Monday, 4 April 2011

Compton Verney

A glorious day in the Warwickshire countryside and a trip to Compton Verney just East of Stratford upon Avon.

The old Elizabethan mansion house has been converted into a light and airy art centre, with breakout education rooms, a cafe and gift shop and a permanent collection of eighteenth and nineteenth century Neapolitan paintings. Vesuvius always smoking in the background waiting to blow. More diverting was a tidy exhibition showing comparing the work of Ben Nicholson and Alfred Wallis.

Wallis is a fascinating figure. A Cornish mariner born in the 1850s who retired to St Ives and took up painting in his sixties. Most of his work was painted on driftwood, cereal packets or whatever he could get his hands on. Nicholson discovered his work and befriended him on a motoring holiday in 1928 and his patronage shot Wallis from obscurity to international fame.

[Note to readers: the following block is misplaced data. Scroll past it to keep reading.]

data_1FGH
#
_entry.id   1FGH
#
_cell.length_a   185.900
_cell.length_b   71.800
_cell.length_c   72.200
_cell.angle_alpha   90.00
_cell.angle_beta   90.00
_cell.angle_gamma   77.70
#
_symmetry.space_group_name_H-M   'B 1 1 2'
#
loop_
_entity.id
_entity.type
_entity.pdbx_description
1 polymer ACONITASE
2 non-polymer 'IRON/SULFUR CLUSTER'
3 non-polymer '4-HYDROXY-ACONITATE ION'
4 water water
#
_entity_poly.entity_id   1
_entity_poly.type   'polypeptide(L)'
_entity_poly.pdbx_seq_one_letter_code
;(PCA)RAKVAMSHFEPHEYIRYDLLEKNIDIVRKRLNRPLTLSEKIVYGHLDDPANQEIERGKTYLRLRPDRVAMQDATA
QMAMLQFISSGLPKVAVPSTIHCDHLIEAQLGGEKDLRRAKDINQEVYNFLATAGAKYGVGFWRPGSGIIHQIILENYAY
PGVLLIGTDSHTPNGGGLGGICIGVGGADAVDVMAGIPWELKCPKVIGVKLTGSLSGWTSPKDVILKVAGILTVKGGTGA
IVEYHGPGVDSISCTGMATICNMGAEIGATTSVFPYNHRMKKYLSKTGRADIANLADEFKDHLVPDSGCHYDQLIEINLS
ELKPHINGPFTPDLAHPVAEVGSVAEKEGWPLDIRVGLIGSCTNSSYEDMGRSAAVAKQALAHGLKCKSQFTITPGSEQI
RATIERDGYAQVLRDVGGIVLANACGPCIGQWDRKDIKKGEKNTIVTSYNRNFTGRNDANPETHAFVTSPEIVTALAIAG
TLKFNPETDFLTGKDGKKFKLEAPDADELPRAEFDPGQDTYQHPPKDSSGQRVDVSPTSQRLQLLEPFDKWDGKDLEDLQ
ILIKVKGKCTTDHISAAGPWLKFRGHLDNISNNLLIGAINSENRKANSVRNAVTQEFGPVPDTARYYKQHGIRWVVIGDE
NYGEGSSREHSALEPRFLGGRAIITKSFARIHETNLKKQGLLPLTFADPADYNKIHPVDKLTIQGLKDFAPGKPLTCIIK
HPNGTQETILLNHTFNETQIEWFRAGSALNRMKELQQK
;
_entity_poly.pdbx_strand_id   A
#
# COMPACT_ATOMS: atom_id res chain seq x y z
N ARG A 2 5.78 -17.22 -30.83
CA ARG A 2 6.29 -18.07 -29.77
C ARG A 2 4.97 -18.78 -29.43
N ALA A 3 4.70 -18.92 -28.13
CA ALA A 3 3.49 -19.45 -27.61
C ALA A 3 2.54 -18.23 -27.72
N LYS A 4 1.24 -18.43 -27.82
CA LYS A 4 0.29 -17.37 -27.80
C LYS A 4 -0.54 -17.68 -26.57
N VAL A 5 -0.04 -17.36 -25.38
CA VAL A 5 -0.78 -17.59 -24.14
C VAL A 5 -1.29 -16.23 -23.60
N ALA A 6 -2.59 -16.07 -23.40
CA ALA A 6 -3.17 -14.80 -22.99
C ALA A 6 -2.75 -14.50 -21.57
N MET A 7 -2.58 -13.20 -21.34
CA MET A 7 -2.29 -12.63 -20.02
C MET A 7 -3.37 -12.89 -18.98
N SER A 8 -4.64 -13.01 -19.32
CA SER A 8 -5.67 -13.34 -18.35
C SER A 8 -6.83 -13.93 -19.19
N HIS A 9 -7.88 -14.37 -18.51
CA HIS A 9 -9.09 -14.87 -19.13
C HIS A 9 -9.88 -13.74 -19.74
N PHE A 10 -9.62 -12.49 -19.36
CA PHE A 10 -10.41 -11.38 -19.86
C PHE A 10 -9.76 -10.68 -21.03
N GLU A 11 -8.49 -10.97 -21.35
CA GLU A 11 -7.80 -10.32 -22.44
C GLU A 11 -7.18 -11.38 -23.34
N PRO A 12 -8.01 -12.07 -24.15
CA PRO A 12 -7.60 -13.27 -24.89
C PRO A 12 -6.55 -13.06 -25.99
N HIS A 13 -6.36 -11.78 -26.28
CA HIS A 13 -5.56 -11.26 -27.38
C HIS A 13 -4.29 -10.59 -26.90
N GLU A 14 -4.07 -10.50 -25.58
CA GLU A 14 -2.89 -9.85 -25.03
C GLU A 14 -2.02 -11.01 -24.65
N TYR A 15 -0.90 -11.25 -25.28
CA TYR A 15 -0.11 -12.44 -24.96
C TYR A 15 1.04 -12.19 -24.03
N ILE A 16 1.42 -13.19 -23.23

The work is charming, naive, all sense of perspective condensed, reduced or ignored. Wallis nearly always looks out from shore to sea and to me the pictures are full of longing, the impatience and frustration of a sailor who shall no more to sea. At first glance they look childish, but there is an incredible instinctive and assured understanding of space, form and stroke play. Often the card is left untreated to enable browns to come through and create moody tones. A sea that's alluring, but never compliant.

Nicholson, at the outset of his adventure to cultivate a colony of artists at the end of the country had found a doyen.

No comments: